After I’d posted yesterday’s post, I read it aloud to John and he asked me, “Why isn’t Christmas your favourite time of the year?” We chatted a bit about that and I came to the realization that it isn’t so much the fact that it’s become so commercialized, although that has a lot to do with it.
It comes down to “hafta” and “wanna”. There are so many expectations on people at this time of year: you have to get together with family, you have to go to church on Christmas Eve and/or Christmas morning, you have to buy presents, you have to send cards, you have to plan a dinner, you have to… fill in your own “haftas”. That’s what makes me crazy and makes me want to say, “No, I don’t have to!”
This Christmas was about “wanna”. I wanted to bake buns and treats to give to my neighbours and co-workers. I wanted to send cards; I wanted to MAKE those cards. I wanted to have a nice quiet day with my husband. I didn’t want to visit friends, make a lot of phone calls (I did call my mother) or do anything out of obligation.
Yes, it would have been nice to have family around, but that brings along with it a lot of “haftas” of it’s own. If there are grandchildren around, I’d feel obligated to buy gifts. If there was family coming over, we’d be obligated to spend a lot more time in the kitchen and less time with our guests. All of a sudden, you’re caught up in the “haftas” and you’ve lost the “wannas”.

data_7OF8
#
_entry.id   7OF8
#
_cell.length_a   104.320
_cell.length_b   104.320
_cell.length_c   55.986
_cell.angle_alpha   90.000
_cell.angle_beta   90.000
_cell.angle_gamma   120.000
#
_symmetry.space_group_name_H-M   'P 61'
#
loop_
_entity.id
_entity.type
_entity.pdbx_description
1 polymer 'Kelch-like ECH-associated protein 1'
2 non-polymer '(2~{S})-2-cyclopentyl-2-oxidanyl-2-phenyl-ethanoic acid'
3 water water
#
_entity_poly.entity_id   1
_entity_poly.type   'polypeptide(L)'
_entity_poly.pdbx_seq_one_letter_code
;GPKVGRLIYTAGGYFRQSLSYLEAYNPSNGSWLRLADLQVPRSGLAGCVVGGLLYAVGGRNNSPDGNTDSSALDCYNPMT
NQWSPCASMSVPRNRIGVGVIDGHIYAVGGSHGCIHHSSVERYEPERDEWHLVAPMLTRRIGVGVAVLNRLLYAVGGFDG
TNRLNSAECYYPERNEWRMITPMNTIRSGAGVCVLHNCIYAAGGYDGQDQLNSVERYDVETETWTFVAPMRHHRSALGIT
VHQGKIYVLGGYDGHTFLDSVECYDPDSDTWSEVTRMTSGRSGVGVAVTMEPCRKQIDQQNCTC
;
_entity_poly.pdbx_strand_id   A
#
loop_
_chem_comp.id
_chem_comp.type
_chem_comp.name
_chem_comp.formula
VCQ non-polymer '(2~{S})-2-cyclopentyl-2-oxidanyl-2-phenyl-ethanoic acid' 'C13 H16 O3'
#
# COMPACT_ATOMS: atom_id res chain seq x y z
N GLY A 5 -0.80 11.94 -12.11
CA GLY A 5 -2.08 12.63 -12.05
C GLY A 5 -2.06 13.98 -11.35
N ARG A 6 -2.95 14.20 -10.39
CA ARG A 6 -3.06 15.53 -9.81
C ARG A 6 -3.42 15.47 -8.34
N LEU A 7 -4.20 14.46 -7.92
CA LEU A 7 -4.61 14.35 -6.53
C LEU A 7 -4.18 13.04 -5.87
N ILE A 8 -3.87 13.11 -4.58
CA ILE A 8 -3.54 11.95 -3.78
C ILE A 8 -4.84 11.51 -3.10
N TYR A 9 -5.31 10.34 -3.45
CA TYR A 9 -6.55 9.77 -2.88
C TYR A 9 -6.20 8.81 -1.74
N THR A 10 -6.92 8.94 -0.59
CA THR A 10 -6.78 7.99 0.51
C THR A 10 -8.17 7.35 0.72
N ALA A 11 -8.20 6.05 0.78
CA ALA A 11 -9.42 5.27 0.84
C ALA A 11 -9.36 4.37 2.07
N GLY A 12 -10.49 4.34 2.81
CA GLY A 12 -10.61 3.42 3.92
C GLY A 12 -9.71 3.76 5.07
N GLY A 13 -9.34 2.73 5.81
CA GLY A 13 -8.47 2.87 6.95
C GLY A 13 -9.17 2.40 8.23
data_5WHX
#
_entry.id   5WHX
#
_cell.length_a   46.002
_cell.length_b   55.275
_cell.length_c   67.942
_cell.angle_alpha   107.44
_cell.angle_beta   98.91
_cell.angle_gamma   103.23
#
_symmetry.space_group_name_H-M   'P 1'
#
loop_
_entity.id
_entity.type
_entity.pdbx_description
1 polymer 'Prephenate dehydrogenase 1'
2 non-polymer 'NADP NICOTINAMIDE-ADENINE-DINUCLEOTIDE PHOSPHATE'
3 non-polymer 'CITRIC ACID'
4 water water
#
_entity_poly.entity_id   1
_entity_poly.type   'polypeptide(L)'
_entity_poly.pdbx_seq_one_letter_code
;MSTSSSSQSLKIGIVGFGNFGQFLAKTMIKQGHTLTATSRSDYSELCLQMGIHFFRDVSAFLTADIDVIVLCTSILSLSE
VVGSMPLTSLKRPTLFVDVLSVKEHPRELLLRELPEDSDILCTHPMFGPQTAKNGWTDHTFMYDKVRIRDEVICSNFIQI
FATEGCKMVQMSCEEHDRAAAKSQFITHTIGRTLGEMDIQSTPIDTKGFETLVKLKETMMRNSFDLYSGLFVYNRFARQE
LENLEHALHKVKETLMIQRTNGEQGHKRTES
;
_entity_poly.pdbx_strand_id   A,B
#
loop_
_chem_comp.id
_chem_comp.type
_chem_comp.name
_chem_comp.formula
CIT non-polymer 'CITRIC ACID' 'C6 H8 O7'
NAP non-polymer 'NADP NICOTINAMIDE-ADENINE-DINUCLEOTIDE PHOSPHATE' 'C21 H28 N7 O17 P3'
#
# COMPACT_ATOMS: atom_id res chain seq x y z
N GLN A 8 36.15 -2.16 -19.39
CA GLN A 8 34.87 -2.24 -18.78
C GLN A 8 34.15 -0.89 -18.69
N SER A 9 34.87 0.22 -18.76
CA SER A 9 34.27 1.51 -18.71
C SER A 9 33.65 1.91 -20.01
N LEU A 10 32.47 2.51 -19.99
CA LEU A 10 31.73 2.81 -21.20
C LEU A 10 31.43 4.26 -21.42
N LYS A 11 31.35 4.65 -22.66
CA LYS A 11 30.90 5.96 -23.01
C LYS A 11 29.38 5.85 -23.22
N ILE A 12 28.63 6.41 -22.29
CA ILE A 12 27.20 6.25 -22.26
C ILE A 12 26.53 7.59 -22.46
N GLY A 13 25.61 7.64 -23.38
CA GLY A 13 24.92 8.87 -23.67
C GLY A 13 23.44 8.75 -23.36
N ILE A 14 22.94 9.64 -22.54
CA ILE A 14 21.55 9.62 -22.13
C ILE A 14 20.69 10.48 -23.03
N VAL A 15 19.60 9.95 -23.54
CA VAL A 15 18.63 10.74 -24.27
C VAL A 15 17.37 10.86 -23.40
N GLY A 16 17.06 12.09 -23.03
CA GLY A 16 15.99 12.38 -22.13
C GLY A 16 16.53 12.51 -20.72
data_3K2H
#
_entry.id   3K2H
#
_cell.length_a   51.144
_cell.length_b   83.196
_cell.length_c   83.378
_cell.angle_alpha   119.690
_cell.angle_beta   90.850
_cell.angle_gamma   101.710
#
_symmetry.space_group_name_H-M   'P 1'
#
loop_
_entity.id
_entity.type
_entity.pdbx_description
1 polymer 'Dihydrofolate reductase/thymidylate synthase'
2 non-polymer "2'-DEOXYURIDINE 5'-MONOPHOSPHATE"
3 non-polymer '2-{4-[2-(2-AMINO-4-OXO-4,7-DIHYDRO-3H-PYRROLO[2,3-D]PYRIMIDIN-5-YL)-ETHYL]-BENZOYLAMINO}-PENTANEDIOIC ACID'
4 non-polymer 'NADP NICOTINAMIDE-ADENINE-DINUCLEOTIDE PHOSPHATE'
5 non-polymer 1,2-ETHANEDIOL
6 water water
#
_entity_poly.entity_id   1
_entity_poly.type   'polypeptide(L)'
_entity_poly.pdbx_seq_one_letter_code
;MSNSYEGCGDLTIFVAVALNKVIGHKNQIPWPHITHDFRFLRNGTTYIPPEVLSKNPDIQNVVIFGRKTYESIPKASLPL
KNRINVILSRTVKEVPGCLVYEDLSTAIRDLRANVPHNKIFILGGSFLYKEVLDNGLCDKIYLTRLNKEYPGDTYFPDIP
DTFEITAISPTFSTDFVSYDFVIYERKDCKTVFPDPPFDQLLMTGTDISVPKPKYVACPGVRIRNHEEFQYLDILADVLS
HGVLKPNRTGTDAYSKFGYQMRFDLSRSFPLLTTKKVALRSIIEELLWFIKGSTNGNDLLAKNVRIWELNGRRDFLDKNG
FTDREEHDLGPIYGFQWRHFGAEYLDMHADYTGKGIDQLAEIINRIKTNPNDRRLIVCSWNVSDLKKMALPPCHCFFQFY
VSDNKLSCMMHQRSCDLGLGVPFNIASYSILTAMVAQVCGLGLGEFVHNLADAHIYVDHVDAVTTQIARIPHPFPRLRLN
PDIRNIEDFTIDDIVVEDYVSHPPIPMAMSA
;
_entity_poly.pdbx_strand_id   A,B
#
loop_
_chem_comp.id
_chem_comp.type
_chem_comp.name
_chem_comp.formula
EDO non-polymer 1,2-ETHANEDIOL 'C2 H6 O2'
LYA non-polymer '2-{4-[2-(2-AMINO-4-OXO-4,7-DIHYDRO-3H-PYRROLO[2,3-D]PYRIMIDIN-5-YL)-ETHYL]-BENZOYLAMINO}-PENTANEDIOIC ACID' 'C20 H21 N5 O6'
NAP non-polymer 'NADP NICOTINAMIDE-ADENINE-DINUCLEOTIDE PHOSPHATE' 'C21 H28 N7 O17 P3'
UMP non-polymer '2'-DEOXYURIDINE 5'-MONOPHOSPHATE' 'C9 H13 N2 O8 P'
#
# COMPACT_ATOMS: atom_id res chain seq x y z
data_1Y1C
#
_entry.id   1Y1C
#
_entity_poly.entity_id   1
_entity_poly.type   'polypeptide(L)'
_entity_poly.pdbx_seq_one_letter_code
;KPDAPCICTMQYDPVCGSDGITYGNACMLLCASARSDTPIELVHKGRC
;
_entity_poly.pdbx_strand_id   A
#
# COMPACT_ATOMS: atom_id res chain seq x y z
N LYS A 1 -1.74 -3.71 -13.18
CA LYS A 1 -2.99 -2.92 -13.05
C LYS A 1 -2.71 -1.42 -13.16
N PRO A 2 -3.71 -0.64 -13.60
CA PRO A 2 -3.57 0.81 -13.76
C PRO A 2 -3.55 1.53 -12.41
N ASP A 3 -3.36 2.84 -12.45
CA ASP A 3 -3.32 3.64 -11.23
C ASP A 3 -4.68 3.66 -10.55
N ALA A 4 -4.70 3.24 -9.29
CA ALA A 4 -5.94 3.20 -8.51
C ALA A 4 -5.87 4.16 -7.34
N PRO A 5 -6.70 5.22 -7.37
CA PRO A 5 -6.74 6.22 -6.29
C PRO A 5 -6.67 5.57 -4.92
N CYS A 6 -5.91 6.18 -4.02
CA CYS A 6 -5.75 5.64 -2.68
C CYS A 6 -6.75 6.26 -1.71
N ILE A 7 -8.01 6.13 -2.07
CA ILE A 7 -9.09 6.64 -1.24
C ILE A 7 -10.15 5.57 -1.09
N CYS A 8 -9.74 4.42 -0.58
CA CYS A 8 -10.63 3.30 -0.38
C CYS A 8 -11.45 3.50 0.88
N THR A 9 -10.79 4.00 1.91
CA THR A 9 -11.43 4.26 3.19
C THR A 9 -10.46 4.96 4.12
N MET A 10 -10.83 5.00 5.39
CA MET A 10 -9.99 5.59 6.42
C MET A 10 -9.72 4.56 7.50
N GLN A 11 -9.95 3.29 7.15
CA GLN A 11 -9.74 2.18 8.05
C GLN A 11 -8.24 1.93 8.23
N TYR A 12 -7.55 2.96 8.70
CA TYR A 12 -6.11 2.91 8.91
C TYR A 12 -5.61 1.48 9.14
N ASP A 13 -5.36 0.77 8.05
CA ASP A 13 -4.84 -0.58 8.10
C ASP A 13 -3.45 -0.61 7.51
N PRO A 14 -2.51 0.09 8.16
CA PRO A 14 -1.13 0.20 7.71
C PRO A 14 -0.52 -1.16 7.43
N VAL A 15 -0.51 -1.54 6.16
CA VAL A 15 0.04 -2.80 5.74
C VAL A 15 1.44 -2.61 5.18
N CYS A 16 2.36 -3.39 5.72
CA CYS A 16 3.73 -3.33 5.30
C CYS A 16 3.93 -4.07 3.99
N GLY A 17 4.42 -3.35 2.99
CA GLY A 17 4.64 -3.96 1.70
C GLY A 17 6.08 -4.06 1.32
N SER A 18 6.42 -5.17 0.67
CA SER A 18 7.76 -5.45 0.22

Christmas should never make you feel obligated to do something you don’t really want to do. It should be a time of “Peace on Earth, goodwill towards all people”; how can you have that kind of sentiment when you’re feeling pressured with the “haftas” and resenting every moment of it?
I’ve just now realized that my gift to myself this year was the best one I could have given… the gift of “want to”, not “have to”. For the first time in a very long time, I’m coming out of the Christmas season feeling much more relaxed and peaceful than I have in a very long time. Isn’t that what it’s all about?